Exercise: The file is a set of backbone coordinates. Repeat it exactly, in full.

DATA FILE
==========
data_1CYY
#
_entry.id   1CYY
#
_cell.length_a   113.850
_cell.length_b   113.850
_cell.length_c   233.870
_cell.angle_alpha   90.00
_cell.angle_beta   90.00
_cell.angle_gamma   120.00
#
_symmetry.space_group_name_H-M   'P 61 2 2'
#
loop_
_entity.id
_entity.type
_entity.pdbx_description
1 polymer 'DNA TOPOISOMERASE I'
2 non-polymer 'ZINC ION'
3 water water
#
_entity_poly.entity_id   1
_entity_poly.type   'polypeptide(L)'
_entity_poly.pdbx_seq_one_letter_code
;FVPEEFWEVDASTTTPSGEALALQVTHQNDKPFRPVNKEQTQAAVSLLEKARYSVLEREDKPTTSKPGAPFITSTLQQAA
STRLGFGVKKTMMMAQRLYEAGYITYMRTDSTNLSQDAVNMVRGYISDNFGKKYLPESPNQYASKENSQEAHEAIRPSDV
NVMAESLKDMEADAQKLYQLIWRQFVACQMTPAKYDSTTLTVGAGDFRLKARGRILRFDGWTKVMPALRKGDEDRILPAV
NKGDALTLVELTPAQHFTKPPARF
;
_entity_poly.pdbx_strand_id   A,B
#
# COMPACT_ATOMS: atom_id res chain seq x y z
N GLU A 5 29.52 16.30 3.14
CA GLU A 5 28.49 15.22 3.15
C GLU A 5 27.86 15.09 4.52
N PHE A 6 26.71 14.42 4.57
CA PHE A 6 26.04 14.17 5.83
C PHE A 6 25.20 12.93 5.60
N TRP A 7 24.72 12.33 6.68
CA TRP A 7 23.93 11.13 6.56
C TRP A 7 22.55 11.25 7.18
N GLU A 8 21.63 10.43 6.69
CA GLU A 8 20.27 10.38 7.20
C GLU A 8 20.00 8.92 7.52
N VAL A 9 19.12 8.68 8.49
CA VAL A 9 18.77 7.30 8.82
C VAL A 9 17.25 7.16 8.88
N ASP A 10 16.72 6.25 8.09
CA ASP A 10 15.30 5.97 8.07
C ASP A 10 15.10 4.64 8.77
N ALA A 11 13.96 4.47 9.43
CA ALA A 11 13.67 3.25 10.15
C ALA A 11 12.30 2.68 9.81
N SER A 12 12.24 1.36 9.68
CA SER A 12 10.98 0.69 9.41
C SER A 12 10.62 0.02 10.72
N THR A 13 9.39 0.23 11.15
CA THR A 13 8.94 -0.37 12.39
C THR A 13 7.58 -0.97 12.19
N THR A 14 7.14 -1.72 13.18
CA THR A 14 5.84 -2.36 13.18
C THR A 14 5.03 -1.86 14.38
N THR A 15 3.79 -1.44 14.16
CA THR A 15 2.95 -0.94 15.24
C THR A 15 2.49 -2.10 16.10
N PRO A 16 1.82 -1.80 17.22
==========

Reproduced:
data_1CYY
#
_entry.id   1CYY
#
_cell.length_a   113.850
_cell.length_b   113.850
_cell.length_c   233.870
_cell.angle_alpha   90.00
_cell.angle_beta   90.00
_cell.angle_gamma   120.00
#
_symmetry.space_group_name_H-M   'P 61 2 2'
#
loop_
_entity.id
_entity.type
_entity.pdbx_description
1 polymer 'DNA TOPOISOMERASE I'
2 non-polymer 'ZINC ION'
3 water water
#
_entity_poly.entity_id   1
_entity_poly.type   'polypeptide(L)'
_entity_poly.pdbx_seq_one_letter_code
;FVPEEFWEVDASTTTPSGEALALQVTHQNDKPFRPVNKEQTQAAVSLLEKARYSVLEREDKPTTSKPGAPFITSTLQQAA
STRLGFGVKKTMMMAQRLYEAGYITYMRTDSTNLSQDAVNMVRGYISDNFGKKYLPESPNQYASKENSQEAHEAIRPSDV
NVMAESLKDMEADAQKLYQLIWRQFVACQMTPAKYDSTTLTVGAGDFRLKARGRILRFDGWTKVMPALRKGDEDRILPAV
NKGDALTLVELTPAQHFTKPPARF
;
_entity_poly.pdbx_strand_id   A,B
#
# COMPACT_ATOMS: atom_id res chain seq x y z
N GLU A 5 29.52 16.30 3.14
CA GLU A 5 28.49 15.22 3.15
C GLU A 5 27.86 15.09 4.52
N PHE A 6 26.71 14.42 4.57
CA PHE A 6 26.04 14.17 5.83
C PHE A 6 25.20 12.93 5.60
N TRP A 7 24.72 12.33 6.68
CA TRP A 7 23.93 11.13 6.56
C TRP A 7 22.55 11.25 7.18
N GLU A 8 21.63 10.43 6.69
CA GLU A 8 20.27 10.38 7.20
C GLU A 8 20.00 8.92 7.52
N VAL A 9 19.12 8.68 8.49
CA VAL A 9 18.77 7.30 8.82
C VAL A 9 17.25 7.16 8.88
N ASP A 10 16.72 6.25 8.09
CA ASP A 10 15.30 5.97 8.07
C ASP A 10 15.10 4.64 8.77
N ALA A 11 13.96 4.47 9.43
CA ALA A 11 13.67 3.25 10.15
C ALA A 11 12.30 2.68 9.81
N SER A 12 12.24 1.36 9.68
CA SER A 12 10.98 0.69 9.41
C SER A 12 10.62 0.02 10.72
N THR A 13 9.39 0.23 11.15
CA THR A 13 8.94 -0.37 12.39
C THR A 13 7.58 -0.97 12.19
N THR A 14 7.14 -1.72 13.18
CA THR A 14 5.84 -2.36 13.18
C THR A 14 5.03 -1.86 14.38
N THR A 15 3.79 -1.44 14.16
CA THR A 15 2.95 -0.94 15.24
C THR A 15 2.49 -2.10 16.10
N PRO A 16 1.82 -1.80 17.22